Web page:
The woefully backwards looking measures of the economy are missing the alarming rate of decline in the demand side of the economy. Patterns and indicators are aligned and in agreement; the current rise is exhausted or nearly so and that a new leg down will be starting immediately. Ironically, though we are at the precipice of a major decline, studies of sentiment and attitudes toward risk show complacency. The next leg down has the potential to be vicious.
It’s the Economy, Stupid:
The demand side of the economy has been contracting at a worrisome and increasing rate. For a few months now I have been posting charts (courtesy of the Consumer Metrics Institute) showing a drastic slowing in broad consumer activity. This is a much better predictor of future economic activity because the BEA’s read on the economy is just not predictive (especially at turns).
In fact I would completely ignore GDP if not for the fact that so many others follow it so closely. Measuring the supply side of the economy has just too many caveats, namely, producers are loath to cut production when the economy starts to contract, and are too fearful to increase production when the economy starts to recover. Just like the stock market, they fall victim to herd mentality.
Since this is mainly what the BEA’s GDP read is base on, essentially you are looking at backwards looking data plus the bias of factory owners. Large ticket purchases on the demand side however can be measured almost in real time. Since our economy is +70% consumption, this is a much more predictive and better look at economic activity. The picture however, is not pretty.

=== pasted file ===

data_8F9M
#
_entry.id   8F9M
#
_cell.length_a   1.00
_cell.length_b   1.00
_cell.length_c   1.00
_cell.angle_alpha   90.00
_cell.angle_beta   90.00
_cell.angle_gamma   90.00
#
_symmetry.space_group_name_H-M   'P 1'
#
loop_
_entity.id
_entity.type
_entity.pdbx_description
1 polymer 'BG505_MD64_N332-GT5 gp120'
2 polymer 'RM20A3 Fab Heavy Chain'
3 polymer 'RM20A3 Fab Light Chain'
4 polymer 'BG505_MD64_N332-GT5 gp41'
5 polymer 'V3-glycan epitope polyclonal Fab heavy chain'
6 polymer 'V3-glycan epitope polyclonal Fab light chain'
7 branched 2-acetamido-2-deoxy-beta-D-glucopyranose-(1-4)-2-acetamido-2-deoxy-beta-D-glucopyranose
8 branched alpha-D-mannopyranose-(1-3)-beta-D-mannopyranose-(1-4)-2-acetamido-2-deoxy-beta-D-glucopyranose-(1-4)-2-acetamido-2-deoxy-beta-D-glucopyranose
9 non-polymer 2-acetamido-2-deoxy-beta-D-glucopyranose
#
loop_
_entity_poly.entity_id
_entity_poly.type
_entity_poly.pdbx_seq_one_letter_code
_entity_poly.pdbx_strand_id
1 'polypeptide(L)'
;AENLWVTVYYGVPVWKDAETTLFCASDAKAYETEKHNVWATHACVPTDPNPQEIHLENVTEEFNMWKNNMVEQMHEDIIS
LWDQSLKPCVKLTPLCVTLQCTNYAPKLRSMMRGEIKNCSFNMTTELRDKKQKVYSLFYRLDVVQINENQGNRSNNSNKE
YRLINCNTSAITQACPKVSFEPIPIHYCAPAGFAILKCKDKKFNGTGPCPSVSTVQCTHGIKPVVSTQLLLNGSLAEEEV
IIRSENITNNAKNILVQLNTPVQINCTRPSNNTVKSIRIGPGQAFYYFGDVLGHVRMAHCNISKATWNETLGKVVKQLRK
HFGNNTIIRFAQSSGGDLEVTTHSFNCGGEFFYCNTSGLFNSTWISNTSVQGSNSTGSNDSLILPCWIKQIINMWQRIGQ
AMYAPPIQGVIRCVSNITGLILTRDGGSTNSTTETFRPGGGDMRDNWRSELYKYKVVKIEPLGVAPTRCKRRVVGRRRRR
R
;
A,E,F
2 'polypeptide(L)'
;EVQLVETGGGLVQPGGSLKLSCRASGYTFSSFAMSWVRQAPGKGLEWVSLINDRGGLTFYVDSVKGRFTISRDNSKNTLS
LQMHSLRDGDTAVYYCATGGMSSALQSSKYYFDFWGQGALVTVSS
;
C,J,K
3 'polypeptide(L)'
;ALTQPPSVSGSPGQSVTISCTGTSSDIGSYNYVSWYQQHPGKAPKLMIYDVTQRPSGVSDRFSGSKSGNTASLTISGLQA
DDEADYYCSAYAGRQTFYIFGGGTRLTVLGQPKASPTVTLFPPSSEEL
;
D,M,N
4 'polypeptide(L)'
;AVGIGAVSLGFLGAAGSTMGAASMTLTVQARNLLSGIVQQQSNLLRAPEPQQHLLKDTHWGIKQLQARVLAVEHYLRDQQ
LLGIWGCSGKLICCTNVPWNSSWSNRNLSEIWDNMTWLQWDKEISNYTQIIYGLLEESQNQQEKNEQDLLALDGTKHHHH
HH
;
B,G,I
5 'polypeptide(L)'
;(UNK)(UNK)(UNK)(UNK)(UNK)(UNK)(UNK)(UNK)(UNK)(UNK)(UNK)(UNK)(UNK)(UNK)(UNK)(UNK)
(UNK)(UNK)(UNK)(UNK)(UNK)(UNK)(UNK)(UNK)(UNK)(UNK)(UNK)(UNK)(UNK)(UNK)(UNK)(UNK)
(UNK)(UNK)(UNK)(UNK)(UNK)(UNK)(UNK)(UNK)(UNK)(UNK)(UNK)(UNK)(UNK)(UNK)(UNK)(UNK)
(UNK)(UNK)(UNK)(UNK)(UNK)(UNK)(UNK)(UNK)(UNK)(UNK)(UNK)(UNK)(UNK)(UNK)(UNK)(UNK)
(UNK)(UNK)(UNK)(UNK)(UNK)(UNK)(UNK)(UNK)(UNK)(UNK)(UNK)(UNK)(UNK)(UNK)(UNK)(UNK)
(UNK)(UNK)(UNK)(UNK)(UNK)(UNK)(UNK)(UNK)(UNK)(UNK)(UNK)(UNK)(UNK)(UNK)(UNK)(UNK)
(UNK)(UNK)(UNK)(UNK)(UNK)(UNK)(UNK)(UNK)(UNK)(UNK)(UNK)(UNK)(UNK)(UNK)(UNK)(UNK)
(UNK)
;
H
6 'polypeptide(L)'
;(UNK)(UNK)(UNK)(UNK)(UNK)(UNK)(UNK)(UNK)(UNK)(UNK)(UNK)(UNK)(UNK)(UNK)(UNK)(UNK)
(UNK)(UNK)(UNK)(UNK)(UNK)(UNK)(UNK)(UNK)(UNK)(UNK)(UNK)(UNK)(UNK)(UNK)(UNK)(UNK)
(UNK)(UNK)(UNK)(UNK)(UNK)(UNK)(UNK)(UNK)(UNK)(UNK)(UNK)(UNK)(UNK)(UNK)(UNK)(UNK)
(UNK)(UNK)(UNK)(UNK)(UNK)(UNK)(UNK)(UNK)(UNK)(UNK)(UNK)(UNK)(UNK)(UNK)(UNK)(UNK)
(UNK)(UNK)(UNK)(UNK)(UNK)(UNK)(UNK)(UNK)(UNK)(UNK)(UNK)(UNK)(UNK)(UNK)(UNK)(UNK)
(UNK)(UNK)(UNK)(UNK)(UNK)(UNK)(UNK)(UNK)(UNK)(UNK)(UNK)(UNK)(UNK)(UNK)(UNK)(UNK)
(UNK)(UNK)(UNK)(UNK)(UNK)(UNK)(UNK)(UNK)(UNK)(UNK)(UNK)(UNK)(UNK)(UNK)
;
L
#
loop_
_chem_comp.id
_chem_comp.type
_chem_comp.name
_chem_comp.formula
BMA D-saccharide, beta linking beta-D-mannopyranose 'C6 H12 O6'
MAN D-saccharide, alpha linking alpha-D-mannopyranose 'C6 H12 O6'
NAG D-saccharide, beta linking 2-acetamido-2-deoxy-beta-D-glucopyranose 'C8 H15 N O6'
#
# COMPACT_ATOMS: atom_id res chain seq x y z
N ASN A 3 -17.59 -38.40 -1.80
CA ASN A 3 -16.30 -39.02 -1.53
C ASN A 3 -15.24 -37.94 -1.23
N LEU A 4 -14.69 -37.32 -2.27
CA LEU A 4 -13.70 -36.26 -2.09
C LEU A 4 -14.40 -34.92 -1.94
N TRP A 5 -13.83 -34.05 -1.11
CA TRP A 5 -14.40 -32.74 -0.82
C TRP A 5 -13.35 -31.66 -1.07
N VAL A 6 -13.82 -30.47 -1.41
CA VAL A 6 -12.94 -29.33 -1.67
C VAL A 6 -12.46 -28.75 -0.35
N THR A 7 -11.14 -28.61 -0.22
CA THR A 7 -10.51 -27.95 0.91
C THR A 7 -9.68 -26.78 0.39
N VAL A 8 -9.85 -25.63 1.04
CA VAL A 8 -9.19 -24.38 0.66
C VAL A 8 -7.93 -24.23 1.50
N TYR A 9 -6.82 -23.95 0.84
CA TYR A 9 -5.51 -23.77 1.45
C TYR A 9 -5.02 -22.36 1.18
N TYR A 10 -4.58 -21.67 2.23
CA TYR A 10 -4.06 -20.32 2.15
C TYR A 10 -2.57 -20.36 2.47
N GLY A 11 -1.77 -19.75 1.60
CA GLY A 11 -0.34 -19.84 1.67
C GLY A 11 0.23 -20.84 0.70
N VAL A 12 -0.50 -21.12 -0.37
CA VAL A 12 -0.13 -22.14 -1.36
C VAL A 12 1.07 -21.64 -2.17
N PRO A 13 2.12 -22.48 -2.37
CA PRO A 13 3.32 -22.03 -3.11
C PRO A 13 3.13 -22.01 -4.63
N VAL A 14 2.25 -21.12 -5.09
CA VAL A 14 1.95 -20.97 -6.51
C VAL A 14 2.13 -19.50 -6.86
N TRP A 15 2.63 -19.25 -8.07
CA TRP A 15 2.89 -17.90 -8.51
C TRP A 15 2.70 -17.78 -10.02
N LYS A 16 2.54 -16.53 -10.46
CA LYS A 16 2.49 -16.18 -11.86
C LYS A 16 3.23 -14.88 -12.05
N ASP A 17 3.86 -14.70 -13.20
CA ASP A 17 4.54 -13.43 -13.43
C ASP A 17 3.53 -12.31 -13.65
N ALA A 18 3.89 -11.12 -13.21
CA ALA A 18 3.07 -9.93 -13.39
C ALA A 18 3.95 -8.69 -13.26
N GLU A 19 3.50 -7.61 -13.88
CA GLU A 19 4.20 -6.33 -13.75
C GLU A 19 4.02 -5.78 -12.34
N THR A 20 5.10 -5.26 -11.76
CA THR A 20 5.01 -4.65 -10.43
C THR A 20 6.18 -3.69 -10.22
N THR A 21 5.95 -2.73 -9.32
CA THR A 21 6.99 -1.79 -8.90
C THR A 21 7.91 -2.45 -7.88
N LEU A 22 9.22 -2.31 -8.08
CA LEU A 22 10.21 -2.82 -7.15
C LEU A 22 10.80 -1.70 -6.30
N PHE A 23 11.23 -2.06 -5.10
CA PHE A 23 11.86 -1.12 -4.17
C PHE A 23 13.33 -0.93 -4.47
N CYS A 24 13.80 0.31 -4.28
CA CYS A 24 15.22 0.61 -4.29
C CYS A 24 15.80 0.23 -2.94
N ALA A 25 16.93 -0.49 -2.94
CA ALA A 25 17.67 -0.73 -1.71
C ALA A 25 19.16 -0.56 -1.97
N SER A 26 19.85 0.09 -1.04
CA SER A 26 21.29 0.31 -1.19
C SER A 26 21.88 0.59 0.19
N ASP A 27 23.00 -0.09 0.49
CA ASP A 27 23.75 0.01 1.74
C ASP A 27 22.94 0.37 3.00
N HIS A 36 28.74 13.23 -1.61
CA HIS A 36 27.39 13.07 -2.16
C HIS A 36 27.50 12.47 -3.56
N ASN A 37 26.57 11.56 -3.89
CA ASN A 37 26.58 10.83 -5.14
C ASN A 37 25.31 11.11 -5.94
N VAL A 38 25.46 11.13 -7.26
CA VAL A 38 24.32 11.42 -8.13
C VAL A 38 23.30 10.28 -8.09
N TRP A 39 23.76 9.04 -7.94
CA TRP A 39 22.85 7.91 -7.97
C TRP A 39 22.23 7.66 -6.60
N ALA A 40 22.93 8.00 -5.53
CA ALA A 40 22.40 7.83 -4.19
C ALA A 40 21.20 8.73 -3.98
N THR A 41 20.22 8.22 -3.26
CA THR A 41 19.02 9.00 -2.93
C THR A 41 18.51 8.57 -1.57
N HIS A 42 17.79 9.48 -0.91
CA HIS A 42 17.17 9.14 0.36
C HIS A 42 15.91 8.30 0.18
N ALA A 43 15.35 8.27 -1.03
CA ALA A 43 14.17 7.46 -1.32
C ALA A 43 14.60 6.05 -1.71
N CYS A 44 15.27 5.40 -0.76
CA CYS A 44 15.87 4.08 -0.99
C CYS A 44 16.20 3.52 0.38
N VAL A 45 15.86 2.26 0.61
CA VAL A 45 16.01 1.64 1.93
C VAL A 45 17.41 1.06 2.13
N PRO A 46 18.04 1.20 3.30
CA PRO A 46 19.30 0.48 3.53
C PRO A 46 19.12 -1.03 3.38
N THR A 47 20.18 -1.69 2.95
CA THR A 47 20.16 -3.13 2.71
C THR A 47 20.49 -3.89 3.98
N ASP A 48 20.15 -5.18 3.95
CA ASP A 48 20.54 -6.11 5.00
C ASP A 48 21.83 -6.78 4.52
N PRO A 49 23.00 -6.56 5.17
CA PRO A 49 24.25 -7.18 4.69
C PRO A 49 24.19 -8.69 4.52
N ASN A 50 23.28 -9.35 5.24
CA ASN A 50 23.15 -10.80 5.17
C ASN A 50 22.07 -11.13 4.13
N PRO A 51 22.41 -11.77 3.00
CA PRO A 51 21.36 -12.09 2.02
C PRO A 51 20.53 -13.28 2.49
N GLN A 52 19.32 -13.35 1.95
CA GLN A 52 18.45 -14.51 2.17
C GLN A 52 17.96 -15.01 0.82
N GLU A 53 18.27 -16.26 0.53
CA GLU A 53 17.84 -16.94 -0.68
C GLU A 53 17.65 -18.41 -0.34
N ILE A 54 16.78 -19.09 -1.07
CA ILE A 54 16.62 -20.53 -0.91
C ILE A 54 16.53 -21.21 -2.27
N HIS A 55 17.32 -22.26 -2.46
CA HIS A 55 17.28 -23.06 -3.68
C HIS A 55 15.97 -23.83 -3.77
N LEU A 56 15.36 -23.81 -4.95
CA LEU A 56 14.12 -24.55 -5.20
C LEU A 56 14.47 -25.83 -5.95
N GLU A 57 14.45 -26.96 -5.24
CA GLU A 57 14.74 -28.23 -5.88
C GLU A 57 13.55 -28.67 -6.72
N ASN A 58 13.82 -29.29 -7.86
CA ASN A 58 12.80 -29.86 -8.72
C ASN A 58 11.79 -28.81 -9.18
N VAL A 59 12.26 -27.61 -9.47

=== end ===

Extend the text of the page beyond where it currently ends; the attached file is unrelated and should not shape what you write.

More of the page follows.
click to enlarge images
Chart 1 – Daily Growth Index - Courtesy of the CMI
Note how the DGI leads GDP by several months. If this is any indication, as it has been, we should officially slip back into contraction (officially) by the end of the year. In my previous article, the DGI was showing a steady -3% contraction in the economy. That has since dropped sharply, now to a -4% contraction and in only one week. So despite the rise in the stock market, the economy itself is going off a cliff. Look for future downward revisions in GDP and disappointing economic data.
Sentiment: Complacency Still Rules
In early April I showed several measures of sentiment, such as the put to call ratio, sentiment surveys, and the commitment of traders report, all of which were at their highest levels in years. And despite the blip in weekly sentiment surveys in bearishness, do not be fooled, complacency still rules this market. First, when sentiment reaches such high levels in bullishness, as in April, this is not a condition that is undone in a few weeks. Pundits on CNBC have been coming out of the wood work saying that the prevailing bearishness is actually bullish.
Prevailing bearishness? How so? That fact they are still looking for bullish rationales tells us that the prevailing attitude is actually still bullish. But let’s look at the facts.
Chart 2 – VIX, CBOE Implied Volatility Index
The VIX has retraced a Fibonacci 78.6%, reaching a level of complacency nearly equal to that achieved right before the “flash crash.” I was shocked back in April when commentators were saying that the low VIX was bullish for stocks. As I have said before, lulls in volatility precede expansions in volatility, so a low VIX must be viewed as a negative, not a positive.
Furthermore, there is the well known, yet apparently ignored fact that investors become complacent at tops, and fearful at bottoms. The VIX clearly shows that despite an imploding economy, investors have little concern, and are quite happy with their heads in the sand.
Sentiment: Inaction = Complacency